Kayla Conn receives CLS Department Scholar Award

MTU Junior, Kayla Conn, was selected by CLS as the 2020 Department Scholar. Kayla is a Psychology major, minoring in Global Community Development. Academically, Kayla strives to excel in her coursework, has strong teamwork skills, and demonstrates a curiosity and depth of understanding that we strive for our students to obtain.

Kayla has participated in two internships thus far. She served as an intern at the Barbara Kettle Gundlach Domestic Violence Shelter in Calumet, where she was trained in answering the domestic violence crisis line, lead child care and group therapy sessions, and ensured clients’ needs were met while residing at the shelter. She is currently an intern at Counseling Services, assisting with event planning and implementation. In addition, Kayla has been offered a paid internship this summer with the Michigan Department of Health and Human Services.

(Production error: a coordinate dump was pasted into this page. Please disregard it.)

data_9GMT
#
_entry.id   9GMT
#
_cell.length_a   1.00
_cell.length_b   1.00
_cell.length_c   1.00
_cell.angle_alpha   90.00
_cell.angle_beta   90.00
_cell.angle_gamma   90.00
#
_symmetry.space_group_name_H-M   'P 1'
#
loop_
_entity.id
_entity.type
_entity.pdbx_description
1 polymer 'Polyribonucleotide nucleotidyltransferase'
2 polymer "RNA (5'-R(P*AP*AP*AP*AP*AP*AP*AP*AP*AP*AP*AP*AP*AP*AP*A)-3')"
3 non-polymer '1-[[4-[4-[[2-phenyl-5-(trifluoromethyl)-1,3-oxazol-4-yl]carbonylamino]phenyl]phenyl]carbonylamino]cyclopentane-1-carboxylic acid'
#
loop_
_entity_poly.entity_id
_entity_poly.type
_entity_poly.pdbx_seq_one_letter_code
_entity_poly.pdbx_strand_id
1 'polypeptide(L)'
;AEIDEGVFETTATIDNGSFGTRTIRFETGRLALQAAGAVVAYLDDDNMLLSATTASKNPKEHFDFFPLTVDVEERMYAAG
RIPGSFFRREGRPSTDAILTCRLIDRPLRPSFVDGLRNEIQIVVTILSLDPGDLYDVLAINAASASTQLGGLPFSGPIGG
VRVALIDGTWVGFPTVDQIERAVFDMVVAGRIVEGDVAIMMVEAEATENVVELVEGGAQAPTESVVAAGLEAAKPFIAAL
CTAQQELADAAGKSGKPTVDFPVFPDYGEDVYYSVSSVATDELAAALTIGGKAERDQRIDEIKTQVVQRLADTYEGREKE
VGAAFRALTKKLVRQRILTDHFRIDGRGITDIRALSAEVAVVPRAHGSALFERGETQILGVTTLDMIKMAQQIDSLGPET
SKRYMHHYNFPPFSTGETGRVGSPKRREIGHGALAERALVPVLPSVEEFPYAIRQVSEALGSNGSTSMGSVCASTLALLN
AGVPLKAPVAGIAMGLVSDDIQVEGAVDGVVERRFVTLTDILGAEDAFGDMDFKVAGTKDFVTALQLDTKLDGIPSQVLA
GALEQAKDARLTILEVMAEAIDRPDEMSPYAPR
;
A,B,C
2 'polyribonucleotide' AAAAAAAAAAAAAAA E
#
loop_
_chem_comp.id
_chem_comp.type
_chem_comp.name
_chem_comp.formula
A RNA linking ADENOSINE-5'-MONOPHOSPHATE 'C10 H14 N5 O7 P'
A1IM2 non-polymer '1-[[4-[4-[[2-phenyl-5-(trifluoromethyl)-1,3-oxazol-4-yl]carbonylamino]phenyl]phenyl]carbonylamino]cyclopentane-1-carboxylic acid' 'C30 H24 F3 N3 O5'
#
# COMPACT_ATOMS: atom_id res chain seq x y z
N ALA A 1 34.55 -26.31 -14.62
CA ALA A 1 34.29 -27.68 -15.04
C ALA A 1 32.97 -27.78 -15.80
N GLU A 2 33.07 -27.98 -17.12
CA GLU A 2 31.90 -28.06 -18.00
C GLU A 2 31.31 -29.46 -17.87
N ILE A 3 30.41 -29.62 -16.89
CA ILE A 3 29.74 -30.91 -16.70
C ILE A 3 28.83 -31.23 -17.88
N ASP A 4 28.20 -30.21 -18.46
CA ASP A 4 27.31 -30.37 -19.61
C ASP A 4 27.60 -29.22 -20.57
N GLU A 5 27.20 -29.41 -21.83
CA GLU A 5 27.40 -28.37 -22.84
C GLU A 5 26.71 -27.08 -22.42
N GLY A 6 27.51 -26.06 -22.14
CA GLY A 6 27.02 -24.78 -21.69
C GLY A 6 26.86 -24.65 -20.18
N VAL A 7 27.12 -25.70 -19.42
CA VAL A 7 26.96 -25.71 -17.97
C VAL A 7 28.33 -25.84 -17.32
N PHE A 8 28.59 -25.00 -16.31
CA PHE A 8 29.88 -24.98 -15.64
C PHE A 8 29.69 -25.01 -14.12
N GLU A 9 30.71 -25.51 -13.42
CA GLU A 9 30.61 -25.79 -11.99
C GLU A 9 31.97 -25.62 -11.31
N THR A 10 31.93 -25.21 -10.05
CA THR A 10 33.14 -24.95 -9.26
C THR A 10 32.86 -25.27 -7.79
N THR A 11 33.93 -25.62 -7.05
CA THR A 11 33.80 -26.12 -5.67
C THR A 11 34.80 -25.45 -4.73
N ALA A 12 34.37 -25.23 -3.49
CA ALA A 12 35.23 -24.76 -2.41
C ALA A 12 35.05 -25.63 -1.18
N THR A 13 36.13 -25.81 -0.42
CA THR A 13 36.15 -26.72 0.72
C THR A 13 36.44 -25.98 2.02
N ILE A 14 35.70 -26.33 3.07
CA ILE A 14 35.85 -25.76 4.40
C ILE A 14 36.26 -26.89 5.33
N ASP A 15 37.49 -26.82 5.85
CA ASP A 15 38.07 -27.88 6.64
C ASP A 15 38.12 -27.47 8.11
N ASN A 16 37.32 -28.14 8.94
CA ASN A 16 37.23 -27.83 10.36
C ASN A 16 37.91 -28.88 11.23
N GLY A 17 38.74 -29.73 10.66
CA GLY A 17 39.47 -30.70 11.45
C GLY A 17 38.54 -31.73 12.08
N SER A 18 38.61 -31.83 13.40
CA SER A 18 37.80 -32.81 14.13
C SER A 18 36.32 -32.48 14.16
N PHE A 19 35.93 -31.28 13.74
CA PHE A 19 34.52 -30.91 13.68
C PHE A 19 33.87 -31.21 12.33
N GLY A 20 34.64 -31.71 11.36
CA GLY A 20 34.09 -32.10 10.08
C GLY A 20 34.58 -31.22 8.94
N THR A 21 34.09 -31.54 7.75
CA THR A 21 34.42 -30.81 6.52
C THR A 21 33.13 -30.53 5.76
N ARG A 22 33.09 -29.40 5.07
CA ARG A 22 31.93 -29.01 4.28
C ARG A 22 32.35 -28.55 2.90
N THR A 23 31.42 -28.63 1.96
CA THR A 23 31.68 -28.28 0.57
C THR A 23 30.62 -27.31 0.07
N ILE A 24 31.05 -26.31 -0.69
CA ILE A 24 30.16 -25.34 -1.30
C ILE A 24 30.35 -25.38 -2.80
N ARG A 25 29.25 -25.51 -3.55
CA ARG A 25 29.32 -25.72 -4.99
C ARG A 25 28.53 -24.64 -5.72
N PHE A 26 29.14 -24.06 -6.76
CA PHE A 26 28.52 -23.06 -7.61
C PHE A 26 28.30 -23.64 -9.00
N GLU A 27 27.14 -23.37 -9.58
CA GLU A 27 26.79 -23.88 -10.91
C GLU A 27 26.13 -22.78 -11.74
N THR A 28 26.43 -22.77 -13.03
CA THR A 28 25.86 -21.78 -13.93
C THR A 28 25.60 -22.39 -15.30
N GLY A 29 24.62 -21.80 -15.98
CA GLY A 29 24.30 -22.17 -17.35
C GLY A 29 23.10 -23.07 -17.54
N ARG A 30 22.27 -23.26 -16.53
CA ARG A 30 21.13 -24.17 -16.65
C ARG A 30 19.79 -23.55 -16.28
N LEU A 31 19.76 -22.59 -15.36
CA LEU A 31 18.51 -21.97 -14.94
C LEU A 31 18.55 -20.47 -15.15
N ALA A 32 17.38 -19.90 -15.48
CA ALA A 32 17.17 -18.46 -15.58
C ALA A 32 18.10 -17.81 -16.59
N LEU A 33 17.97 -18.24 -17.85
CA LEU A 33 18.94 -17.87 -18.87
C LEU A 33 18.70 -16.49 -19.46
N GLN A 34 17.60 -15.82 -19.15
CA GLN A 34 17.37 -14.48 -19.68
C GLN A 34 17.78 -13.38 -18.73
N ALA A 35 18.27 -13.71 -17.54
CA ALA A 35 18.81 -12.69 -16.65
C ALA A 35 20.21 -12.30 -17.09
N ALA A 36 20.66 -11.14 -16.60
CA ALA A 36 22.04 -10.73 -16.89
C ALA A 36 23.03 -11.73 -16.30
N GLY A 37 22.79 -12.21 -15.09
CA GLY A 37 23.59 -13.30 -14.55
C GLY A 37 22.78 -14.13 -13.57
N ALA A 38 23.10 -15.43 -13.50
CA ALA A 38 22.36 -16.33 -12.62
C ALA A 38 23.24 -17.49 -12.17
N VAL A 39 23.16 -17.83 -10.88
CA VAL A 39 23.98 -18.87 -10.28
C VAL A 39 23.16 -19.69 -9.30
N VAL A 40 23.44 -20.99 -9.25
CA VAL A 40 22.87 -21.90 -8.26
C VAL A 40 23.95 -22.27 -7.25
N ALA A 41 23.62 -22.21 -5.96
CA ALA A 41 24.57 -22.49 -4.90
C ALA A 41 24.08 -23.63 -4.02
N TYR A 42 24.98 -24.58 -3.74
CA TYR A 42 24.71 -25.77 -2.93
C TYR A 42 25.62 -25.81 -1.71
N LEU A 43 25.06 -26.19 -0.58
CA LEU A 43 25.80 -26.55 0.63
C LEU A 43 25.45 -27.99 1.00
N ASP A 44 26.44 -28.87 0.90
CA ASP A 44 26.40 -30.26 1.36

Kayla is also a member of the Women’s Leadership Council (Executive Board member 2019-2020), a Student Ambassador for the College of Sciences and Arts, and a Young Women Leaders Program Mentor.

Congratulations Kayla!

To see the full virtual awards ceremony, click here.


Psychology Research Methods 2020 Poster Conference Zooms Out!

Congratulations to Michigan Tech’s psychology students who presented their original research posters today to CLS faculty and graduate students…over Zoom! (That’s a first!)

The research, which students worked on all semester, covered a range of topics from personality to human factors, decision making to well-being.
Great job Huskies!

“The Effect of Mindfulness within Pre-Game Rituals on Self-Reported Confidence and the Acute Effects of Mindfulness on Present State of Well-Being” by Emilie Jacques and Tyrell Buckley.

“The Effects of Priming with Informative Videos on Likelihood to Report Symptoms of Seasonal Affective Disorder by Ashley Van Handel, Erin Casey, and Emily Wisz.

“The Effects of Gamer Status and Gender on Impulsivity in Decisions and Thoughts” by Mariah Clement.